The Picture--A Great Day in Harlem—Honoring Jazz Artists Everywhere.

Without a doubt, it’s the most famous jazz artists picture of all time. There were fifty-seven great jazz musicians who gathered together on the steps of a Harlem brownstone early in the morning one day in August 1958 to commemorate the history of jazz. See

Also significant that morning were the jazz artists who were missing. Photographer Art Kane would not be shooting such notables as Louis Armstrong, Miles Davis, Duke Ellington, Bill Evans, John Coltrane, Billie Holiday, and Ella Fitzgerald. Charlie Parker was excused. He had died three years earlier along with Art Tatum—two years earlier.

Nevertheless, those giants of jazz artists absent, there presence was felt. It was represented by the present-and-accounted-for who played with them and who were inspired by their greatness, and likewise inspired the greats. Like a family reunion, if you weren’t physically there, you were there in spirit.

The shoot was underwritten by Esquire magazine, which was keen to recognize the contributions that jazz artists everywhere had make not only to the American music culture, but music culture on the international stage as well.

Many photographs of famous individual jazz artists exist, but this group photo of 1958 best captures the spirit of the jazz family—a spirit that had been growing since the early 1900s.

It was Harold Hayes, Esquire’s features editor and jazz artists enthusiast, who dreamed up the idea. With encouragement from graphic designer Robert Benton, the services of Art Kane, at that point a designer for Seventeen magazine, were obtained to brainstorm setting ideas for a picture.

Kane proposed gathering together as many jazz artists as possible on 126th street in uptown Harlem and shoot their picture.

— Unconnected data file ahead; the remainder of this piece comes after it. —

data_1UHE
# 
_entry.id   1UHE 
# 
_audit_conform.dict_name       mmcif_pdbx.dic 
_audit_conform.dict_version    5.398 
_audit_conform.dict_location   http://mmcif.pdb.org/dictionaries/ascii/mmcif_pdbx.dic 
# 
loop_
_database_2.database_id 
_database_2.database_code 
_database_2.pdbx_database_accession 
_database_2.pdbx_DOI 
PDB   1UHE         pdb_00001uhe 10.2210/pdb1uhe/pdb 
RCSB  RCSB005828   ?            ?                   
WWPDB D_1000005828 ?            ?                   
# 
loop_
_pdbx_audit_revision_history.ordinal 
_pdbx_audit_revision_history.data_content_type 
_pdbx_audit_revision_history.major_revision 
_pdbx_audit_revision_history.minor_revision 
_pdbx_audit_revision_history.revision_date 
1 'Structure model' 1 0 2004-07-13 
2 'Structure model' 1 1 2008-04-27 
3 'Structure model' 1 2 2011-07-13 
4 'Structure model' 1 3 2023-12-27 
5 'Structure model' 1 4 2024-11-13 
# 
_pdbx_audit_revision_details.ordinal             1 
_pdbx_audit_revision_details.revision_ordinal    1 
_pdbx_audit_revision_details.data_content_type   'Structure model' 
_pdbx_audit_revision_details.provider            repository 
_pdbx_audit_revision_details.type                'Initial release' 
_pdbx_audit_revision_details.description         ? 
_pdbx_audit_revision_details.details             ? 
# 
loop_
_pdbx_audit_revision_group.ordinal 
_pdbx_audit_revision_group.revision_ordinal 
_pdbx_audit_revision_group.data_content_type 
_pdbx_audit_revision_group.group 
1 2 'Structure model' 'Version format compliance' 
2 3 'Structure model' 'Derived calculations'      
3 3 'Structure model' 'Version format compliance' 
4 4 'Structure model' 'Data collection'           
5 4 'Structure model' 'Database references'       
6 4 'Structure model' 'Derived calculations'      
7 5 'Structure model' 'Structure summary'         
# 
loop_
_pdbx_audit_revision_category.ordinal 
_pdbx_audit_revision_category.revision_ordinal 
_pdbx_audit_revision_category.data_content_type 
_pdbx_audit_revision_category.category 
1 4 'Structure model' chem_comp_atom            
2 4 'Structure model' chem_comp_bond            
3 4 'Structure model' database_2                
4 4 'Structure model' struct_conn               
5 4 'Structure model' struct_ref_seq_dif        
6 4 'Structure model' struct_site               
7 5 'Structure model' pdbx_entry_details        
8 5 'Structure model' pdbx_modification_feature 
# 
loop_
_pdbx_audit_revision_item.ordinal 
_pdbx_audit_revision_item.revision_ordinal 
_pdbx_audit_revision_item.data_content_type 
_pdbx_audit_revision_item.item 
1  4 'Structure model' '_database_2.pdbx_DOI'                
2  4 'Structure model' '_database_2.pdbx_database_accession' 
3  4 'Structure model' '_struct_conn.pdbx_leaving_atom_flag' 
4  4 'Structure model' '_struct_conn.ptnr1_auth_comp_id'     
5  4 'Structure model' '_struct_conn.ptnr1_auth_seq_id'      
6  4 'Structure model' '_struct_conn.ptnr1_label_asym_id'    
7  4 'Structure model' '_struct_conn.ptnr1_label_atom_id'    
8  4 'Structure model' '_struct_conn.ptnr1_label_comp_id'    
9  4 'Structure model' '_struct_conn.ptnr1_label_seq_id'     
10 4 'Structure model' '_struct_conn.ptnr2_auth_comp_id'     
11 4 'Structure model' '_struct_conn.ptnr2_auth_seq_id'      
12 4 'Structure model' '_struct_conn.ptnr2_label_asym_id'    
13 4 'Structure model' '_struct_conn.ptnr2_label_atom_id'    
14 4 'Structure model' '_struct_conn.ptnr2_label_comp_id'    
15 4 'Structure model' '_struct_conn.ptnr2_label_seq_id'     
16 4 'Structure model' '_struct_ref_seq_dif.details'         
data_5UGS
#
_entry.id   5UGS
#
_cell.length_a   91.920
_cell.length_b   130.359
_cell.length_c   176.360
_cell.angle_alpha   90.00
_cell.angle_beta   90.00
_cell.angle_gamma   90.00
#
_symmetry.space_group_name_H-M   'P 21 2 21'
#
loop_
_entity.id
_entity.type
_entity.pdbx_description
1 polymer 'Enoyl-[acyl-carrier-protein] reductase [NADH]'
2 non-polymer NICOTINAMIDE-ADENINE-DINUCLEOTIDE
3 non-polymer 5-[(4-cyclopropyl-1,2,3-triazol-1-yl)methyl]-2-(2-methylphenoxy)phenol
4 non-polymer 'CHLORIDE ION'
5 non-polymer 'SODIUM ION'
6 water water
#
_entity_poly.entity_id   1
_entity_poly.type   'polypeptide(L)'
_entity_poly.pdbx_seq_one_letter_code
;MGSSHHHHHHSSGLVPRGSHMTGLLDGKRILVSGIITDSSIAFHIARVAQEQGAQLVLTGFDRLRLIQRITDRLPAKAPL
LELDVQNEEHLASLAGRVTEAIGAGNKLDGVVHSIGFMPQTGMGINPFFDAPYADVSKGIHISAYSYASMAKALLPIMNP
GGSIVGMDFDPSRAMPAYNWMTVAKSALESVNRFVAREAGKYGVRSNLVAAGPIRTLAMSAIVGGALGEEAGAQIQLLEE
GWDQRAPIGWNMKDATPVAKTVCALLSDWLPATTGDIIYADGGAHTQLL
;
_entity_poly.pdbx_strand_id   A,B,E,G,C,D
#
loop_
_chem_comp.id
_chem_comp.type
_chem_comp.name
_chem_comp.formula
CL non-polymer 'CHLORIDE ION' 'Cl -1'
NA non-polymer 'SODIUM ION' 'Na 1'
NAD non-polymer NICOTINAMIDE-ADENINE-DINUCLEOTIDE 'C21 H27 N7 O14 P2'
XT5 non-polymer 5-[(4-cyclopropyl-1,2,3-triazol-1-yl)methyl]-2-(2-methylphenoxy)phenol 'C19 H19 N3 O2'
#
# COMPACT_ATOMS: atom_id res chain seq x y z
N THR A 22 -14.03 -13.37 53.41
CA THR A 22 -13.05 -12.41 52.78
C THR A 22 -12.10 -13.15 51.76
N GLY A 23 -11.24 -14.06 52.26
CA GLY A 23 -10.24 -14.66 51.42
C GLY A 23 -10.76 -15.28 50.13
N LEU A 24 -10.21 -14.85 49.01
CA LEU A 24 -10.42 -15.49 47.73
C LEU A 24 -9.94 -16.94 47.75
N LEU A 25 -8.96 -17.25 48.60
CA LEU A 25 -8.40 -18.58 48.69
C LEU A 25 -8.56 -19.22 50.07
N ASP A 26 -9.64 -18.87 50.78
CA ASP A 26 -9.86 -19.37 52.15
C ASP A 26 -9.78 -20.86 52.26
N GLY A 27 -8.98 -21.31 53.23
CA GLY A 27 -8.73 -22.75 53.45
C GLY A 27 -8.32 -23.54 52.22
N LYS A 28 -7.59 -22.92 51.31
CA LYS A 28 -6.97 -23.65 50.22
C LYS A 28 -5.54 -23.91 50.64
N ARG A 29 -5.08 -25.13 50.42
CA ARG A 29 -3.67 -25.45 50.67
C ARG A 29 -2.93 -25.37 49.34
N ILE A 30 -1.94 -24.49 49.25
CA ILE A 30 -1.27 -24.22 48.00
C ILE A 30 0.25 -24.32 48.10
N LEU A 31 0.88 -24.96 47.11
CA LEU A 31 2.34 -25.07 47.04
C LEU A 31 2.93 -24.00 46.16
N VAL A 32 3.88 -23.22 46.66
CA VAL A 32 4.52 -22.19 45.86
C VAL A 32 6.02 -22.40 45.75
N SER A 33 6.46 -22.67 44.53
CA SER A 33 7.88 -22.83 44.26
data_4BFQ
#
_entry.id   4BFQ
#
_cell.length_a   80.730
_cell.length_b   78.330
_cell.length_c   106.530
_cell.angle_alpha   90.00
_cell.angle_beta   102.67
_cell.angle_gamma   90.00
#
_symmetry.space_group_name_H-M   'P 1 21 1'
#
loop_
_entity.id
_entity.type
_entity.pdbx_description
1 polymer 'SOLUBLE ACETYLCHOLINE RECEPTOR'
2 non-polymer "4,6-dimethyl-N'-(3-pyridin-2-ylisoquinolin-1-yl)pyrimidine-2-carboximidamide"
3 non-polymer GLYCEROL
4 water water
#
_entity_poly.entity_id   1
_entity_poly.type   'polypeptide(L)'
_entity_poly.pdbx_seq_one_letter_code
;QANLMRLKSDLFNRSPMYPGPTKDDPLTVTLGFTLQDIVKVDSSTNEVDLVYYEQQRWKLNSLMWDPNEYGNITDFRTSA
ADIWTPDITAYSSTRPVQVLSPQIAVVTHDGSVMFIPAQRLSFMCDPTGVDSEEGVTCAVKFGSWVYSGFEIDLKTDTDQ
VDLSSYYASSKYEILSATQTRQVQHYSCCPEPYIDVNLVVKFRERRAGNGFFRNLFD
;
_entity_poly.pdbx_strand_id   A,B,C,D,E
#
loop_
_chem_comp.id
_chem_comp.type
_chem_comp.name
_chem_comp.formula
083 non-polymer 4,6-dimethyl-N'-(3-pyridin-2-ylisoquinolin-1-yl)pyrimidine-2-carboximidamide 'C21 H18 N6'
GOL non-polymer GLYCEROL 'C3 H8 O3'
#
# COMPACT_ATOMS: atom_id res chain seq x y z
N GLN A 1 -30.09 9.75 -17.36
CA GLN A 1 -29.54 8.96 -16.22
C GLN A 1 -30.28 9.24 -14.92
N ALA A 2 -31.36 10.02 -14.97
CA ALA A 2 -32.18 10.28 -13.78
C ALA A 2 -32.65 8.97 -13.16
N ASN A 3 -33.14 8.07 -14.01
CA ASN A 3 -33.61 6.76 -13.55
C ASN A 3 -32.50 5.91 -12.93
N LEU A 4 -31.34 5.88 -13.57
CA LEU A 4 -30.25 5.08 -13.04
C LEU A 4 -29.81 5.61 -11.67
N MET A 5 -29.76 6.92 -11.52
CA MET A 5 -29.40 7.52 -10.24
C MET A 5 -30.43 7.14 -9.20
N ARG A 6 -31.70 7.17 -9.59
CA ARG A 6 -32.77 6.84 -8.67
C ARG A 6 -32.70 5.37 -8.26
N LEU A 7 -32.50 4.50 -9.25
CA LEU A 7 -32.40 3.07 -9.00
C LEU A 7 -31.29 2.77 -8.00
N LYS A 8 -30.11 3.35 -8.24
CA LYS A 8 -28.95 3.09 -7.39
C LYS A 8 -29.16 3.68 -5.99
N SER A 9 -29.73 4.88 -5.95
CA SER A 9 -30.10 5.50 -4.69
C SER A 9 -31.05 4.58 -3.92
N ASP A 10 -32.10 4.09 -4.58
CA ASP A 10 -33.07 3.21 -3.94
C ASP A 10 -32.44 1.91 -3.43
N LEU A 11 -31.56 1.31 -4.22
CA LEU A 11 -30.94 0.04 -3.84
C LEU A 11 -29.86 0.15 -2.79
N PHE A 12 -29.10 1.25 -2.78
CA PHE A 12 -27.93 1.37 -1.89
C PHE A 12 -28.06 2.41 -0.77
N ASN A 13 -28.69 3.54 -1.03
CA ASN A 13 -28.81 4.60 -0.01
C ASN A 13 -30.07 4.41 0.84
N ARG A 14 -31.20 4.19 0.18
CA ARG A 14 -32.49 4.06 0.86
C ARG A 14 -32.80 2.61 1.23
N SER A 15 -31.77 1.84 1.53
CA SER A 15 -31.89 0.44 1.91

Ironically, Kane was not a photographer, owned no equipment, and had never professionally photographed anyone or any group. This, however, did not prove to be an obstacle.

The secret for so many jazz artists turning out for the shoot was not the result of any elaborate plan. In fact, it was rather simple. Leading jazz artists writer Nat Hentoff had been contacted by Harold Hays of Esquire with a request. He called up Hentoff and said, “Would you do us a favor and call a good number of the musicians, because they know you, and see if you can arrange for them to be there?”

Hentoff went on to say about the request to round up a bunch of jazz artists, “I think the time was something like ten or eleven o'clock and I did that. I called, I don't know, maybe thirty or more. And if I was in the clubs I would mention it, and often I got the response: 'Ten o'clock! In the morning?' "But I think the thing is they liked the concept. The main kick was, and you could see it once you got there, and you could see it in the photograph—they liked being with each other. Since most of them were on the road a lot of the time they rarely had a chance to get together. That's what I used to like about some of the jazz festivals; guys who hadn't seen each other for a long time, getting together and trading stories. So that's how I got involved."

It wasn’t long before postings went up at all the jazz clubs, and at the Musician's Union Local 802 office. There was going to be a photo shoot and it was scheduled for ten o'clock on the morning of August the 12th, 1958.

To get jazz artists to a 10 a.m. shoot was ambitious to say the least. The fact that fifty-seven showed up may well be attributed to the fact that jazz artists sets always ran well into the late hours, which means that the mindset may well have been not on having to get up early to make the shoot, but rather on just playing a little longer.

No matter what, history was in the making for jazz artists in August of 1958. Ask any true jazz musician, young or old today about A Great Day in Harlem, and they are all sure to say, “Great Picture!”

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